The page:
American Recovery and Reinvestment Act Includes COBRA Changes

The American Recovery and Reinvestment Act of 2009 (“ARRA”) provides for premium reductions and additional election opportunities for health benefits under the Consolidated Omnibus Budget Reconciliation Act of 1985 (“COBRA”). Eligible individuals pay only 35 percent of their COBRA premiums and the remaining 65 percent is reimbursed to the coverage provider through a tax credit. The premium reduction applies to periods of health coverage starting on or after February 17, 2009 and lasts for up to nine months.


COBRA gives employees who lose their jobs, including their health benefits, the right to purchase group health coverage provided by the plan under certain circumstances.

If the employer continues to offer a group health plan, the employee and his or her dependants can keep their group health coverage for up to 18 months by paying group rates. The COBRA premium may be higher than what the individual was paying while employed, but in general, the cost is lower than that for private, individual health insurance coverage.

The plan administrator must notify affected employees of their right to elect COBRA. The employee and his or her dependants each have 60 days to elect the COBRA coverage, otherwise they lose all rights to COBRA benefits.

It is important to note that COBRA generally does not apply to plans sponsored by employers with less than 20 employees. However, many States (including Nebraska) have similar requirements for small plans providing benefits through an insurance company. The premium reduction is available for plans covered by these State laws.

Changes Regarding COBRA Continuation Coverage Under ARRA

Premium Reduction:  The premium reduction for COBRA continuation coverage is available to “assistance eligible individuals.”

An “assistance eligible individual” is the employee or a member of his or her family who:

·         is eligible for COBRA continuation coverage at any time between September 1, 2008 and December 31, 2009;

·         elects COBRA coverage; and

·         is eligible for COBRA as a result of the employee’s involuntary termination between September 1, 2008 and December 31, 2009.

Those who are eligible for other group health coverage (such as a spouse’s plan) or Medicare are not eligible for the premium reduction. There is no premium reduction for premiums paid for periods of coverage prior to February 17, 2009.

ARRA treats assistance eligible individuals who pay 35 percent of their COBRA premium as having paid the full amount. The premium reduction (65 percent of the full premium) is reimbursable to the employer, insurer or health plan as a credit against certain employment taxes. If the credit amount is greater than the taxes due, the Secretary of the Treasury will directly reimburse the employer, insurer or plan for the excess.

The premium reduction applies to periods of coverage starting on or after February 17, 2009. A period of coverage is a month or shorter period for which the plan charges a COBRA premium. The premium reduction starts on March 1, 2009 for plans that charge for COBRA coverage on a calendar month basis. The premium reduction for an individual ends upon eligibility for other group coverage (or Medicare), after 9 months of the reduction, or when the maximum period of COBRA coverage ends, whichever occurs first. Individuals paying reduced COBRA premiums must inform their plans if they become eligible for coverage under another group health plan or Medicare.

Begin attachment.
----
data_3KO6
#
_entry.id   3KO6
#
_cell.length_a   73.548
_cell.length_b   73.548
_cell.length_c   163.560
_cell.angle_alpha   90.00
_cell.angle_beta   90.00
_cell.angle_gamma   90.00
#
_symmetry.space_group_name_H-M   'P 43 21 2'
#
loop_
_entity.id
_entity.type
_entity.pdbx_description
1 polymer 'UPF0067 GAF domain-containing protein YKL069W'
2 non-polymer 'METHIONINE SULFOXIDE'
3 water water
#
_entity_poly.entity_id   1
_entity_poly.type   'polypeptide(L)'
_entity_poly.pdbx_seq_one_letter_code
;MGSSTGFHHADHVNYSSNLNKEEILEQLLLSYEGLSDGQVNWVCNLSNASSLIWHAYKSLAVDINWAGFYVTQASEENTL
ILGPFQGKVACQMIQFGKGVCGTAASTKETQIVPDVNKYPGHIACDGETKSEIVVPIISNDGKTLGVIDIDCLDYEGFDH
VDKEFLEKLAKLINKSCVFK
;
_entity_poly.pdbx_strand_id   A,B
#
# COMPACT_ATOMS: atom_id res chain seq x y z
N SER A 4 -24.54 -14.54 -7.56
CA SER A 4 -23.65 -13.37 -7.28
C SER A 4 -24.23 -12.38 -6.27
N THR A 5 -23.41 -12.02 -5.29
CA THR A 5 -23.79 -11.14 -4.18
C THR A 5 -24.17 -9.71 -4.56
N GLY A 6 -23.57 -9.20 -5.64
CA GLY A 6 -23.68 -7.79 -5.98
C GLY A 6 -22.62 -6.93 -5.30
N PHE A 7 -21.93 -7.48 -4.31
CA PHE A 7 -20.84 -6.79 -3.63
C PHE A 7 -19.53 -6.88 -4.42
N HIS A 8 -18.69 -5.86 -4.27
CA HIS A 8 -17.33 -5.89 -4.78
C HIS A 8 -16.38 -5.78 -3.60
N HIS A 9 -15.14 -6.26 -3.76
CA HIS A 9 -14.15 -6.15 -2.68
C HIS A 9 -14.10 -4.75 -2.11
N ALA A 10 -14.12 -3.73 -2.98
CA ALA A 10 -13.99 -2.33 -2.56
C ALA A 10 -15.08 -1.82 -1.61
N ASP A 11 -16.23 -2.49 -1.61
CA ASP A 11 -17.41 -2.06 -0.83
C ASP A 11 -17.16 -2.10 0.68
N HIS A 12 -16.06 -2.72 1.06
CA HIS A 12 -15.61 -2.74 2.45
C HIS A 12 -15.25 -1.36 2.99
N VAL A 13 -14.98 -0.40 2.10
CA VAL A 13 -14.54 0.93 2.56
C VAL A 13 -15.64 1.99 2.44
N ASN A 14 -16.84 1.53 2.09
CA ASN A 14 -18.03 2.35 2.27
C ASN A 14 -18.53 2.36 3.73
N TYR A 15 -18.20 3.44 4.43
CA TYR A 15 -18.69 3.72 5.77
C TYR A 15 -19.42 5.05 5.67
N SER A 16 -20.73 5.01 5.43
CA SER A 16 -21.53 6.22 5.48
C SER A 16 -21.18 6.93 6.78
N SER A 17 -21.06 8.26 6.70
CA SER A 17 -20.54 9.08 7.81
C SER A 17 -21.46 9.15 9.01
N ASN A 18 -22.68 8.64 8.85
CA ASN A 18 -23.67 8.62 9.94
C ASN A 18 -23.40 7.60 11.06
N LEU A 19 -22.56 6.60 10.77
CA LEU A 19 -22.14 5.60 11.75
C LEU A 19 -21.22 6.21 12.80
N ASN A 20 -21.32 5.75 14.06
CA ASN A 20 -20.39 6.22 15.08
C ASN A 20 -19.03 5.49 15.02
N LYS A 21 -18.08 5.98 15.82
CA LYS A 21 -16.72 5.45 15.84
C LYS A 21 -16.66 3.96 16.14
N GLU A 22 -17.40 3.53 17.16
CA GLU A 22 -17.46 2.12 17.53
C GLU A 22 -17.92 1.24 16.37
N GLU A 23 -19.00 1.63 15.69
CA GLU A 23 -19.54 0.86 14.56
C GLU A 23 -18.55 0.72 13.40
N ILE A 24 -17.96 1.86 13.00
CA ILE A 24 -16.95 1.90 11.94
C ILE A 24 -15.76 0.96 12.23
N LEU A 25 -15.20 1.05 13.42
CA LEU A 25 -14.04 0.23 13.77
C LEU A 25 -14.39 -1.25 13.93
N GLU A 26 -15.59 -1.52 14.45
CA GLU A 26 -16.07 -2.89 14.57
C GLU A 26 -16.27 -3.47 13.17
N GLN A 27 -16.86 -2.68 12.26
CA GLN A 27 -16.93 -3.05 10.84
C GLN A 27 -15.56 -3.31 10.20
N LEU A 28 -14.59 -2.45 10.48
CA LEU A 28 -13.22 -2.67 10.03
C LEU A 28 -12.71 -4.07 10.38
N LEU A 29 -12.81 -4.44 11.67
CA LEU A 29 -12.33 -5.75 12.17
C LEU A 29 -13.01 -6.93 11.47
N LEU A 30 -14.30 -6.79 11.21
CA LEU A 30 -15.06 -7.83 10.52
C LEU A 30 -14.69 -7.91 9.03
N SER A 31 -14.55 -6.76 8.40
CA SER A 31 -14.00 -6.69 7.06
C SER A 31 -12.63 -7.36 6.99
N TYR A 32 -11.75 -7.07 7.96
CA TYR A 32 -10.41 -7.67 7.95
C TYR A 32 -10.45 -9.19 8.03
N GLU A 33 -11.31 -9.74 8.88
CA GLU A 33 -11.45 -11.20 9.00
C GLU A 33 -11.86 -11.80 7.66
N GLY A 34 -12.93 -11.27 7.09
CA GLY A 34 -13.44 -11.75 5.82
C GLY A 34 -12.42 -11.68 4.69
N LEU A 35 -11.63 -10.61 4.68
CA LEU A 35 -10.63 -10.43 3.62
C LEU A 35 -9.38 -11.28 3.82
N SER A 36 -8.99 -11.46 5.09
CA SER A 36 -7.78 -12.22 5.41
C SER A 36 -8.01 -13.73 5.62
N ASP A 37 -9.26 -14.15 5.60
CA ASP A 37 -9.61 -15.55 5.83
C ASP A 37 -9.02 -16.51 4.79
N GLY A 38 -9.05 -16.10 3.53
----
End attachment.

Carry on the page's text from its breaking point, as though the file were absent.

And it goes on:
Special COBRA Election Opportunity:  Individuals involuntarily terminated from September 1, 2008 through February 16, 2009 who did not elect COBRA when it was first offered OR who did elect COBRA, but are no longer enrolled (for example because they were unable to continue paying the premium) have a new election opportunity. This election period starts on February 17, 2009 and ends 60 days after the plan provides the required notice. This special election period does not extend the period of COBRA continuation coverage beyond the original maximum period. COBRA coverage elected in this special election period begins with the first period of coverage beginning on or after February 17, 2009. Additionally, this special election period opportunity does not apply to coverage sponsored by employers with less than 20 employees that is subject to State law.

Notice: Plan administrators must provide notice about the premium reduction to individuals who have a COBRA qualifying event during the period from September 1, 2008 through December 31, 2009. Plan administrators may provide notices separately or along with notices they provide following a COBRA qualifying event. This notice must go to all individuals, whether they have COBRA coverage or not, who had a qualifying event from September 1, 2008 through December 31, 2009.

Individuals eligible for the special COBRA election period described above also must receive a notice informing them of this opportunity, which must be provided within 60 days following February 17, 2009.

Expedited Review of Denials of Premium Reduction: Individuals who are denied treatment as assistance eligible individuals and thus are denied eligibility for the premium reduction (whether by their plan, employer or insurer) may request an expedited review of the denial by the U.S. Department of Labor. The Department must make a determination within 15 business days of receipt of a completed request for review. The Department is currently developing a process and an official application form that will be required to be completed for appeals.

Switching Benefit Options: If an employer offers additional coverage options to active employees, the employer may (but is not required to) allow assistance eligible individuals to switch the coverage options they had when they became eligible for COBRA. To retain eligibility for the ARRA premium reduction, the different coverage must have the same or lower premiums as the individual’s original coverage. The different coverage cannot be coverage that provides only dental, vision, a health flexible spending account, or coverage for treatment that is furnished in an on-site facility maintained by the employer.